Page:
Due to popular demand this show has been extended and will now run all the way up to Christmas!

Artist Biography: Chris Dean is one of a small number of artists with a studio practice dedicated to lenticular work. Dean‘s interest in the medium evolved from early experiments with stereoscopic imagery at San Jose State in the 1990’s and has grown to include a range of methods for capturing and producing motion 3D lenticular. Since his first solo show in 2006 Dean has exhibited with a number of well known artists including Mark RydenRobert WilliamsGary BasemanRon English and many others in galleries across the United States. In 2008 Chris Dean and Glen Barr were chosen to represent Detroit in an international campaign by 1800 Tequila that featured their work in numerous magazines and billboards. Dean‘s first solo appearance outside the US will take place November 2010 at Mauger Modern Art in London.


‘All things, everywhere, are in a process of transformation. Caterpillars turn into moths, mountains become sand, the town of Hartland Michigan gets an Applebees and a Target in the same year. When you view things with enough perspective the idea of stability is easily seen as an illusion. The irony is that our sense of well being seems tied to this illusion, we are upset by change and fight to keep the status quo. We are in for disappointment.

Detroit is disappointing for many people. The city once called “the Paris of the west” is probably more famous for its haunting ruins than any recent accomplishments. Large parts of the city are returning to nature, trees grow through abandoned buildings and pheasants are now common in many areas. People are farming land where houses once stood and prairies are expanding by the acre. While some of this is genuinely charming it exists within a system of political corruption, poverty, crime, inadequate public services and a failing school system. People born here of a certain generation, like my grandparents, do not recognize the city when they return. For them it is all loss.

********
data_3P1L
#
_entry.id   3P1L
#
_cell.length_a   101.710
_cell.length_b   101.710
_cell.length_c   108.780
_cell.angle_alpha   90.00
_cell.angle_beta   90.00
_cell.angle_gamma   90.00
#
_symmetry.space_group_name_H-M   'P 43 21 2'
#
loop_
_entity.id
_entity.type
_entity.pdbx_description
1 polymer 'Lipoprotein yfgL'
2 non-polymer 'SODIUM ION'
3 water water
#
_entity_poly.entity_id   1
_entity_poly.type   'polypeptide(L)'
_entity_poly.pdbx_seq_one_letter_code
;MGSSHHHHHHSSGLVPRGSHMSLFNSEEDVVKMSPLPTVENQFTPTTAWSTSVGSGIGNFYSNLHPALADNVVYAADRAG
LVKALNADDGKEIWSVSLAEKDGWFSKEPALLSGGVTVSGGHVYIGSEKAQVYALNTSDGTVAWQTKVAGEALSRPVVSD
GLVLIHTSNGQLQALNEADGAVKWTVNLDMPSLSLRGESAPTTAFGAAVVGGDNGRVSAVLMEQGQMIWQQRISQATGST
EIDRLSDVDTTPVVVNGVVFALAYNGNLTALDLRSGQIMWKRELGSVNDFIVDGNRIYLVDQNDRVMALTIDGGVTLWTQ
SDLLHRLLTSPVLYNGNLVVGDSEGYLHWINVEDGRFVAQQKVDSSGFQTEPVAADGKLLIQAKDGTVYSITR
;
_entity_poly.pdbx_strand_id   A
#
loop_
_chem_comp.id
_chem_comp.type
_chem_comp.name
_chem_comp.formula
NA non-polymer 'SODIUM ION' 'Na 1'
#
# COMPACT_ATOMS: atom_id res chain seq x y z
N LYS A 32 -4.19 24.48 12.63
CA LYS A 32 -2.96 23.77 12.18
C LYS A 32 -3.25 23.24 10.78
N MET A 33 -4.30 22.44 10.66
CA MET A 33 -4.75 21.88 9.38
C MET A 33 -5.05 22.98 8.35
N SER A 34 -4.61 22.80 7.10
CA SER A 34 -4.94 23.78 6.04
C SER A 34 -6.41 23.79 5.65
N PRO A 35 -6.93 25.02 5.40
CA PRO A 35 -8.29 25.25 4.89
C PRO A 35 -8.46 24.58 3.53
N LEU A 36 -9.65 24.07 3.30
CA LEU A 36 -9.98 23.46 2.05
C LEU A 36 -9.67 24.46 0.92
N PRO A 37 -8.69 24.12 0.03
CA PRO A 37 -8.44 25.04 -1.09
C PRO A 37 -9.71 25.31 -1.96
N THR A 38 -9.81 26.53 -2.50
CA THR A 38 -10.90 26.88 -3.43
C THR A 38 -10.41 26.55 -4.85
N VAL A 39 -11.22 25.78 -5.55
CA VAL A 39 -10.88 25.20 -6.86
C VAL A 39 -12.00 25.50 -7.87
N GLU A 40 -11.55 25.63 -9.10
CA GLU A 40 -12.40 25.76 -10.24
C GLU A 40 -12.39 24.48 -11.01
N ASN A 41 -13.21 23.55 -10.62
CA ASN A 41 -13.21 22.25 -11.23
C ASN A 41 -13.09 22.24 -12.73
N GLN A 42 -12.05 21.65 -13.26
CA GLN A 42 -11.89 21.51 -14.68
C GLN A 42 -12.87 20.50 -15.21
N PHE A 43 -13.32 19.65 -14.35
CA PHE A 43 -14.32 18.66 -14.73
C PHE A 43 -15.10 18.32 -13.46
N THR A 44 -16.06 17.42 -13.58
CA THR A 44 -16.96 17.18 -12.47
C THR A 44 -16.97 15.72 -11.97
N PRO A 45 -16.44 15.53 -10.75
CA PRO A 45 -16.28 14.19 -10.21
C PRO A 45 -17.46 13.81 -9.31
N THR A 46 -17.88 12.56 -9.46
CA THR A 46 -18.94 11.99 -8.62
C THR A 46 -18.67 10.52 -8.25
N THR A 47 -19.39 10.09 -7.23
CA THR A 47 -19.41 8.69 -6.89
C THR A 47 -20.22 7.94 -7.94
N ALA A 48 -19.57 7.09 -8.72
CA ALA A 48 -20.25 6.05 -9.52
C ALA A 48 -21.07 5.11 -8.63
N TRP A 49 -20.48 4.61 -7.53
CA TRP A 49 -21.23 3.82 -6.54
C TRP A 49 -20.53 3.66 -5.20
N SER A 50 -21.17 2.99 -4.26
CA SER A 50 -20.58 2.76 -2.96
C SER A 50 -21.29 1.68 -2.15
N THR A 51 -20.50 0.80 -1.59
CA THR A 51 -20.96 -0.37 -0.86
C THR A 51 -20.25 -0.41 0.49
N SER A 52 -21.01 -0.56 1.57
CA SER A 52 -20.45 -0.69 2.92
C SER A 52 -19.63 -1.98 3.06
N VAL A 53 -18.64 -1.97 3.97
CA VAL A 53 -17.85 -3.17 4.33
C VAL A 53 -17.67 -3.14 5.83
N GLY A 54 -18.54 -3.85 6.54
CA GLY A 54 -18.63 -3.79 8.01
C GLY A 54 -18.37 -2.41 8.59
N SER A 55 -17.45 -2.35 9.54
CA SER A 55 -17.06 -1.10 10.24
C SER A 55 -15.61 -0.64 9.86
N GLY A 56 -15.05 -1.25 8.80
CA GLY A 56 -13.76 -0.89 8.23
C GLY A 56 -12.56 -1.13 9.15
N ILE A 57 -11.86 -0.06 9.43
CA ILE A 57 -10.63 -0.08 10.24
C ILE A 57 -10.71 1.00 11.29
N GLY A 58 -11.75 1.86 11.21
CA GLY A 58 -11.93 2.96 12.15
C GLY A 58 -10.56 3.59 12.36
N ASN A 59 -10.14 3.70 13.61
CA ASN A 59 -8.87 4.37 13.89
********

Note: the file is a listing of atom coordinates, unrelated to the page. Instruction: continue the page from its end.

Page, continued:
But not everyone’s views are so bleak, despite the very real problems. The depopulation of the city over the past 4 decades has created many unusual opportunities, and people ready to take advantage of them. The creative community has invested heavily in the city, buying houses and vacant industrial spaces that might otherwise have turned to rubble. Inexpensive and generous, often beautiful, homes are easy to come by and several notable neighborhoods have been transformed through the positive effects of this mindset. Relaxed code enforcement and abundant availability of materials have allowed large environmental art experiments, like Tyree Guyton’s project on Heidelberg Street, to flourish. Urban agriculture benefits from similar oversights; people routinely tend large scale community gardens on land they do not own and some even keep livestock despite the city ordinances.

There are other opportunities as well, some requiring financial investment and others little more than a good idea and some elbow grease. But there is a point to be made beyond the potential benefits or losses for any particular individual. Detroit, like everything, is changing. The unraveling of its affluence is a reminder that we live in a world of constant transformation, a place where things have a lifespan and eventually return to their origins. Detroit tells us that not even the grand things of this world are exempt from this fate; it is our shared destiny.

Transylvania is a look at this destiny as it unfolds in the city of Detroit. Sadness and loss, hope and prosperity weave in and out, back and forth, as they have since the beginning of time. The process of change tests our desire to own, possess and control, and reveals us to be frightfully more connected to the natural world than we are comfortable with. In accepting the world as it is, forever transforming, we flow with reality instead of fighting a tiring and unwinnable battle. Transylvania is a monument to change in all its manifest forms’. 

Chris Dean 2010


Duration 03 November 2010 - 24 December 2010
Times 10.30-6.00 Mon-Fri 12.00-3.00 Sat
Cost Free
Venue Mauger Modern (London)
Address 81 Rochester Row London SW1P 1LJ, ,
Contact 020 233 8755 / /

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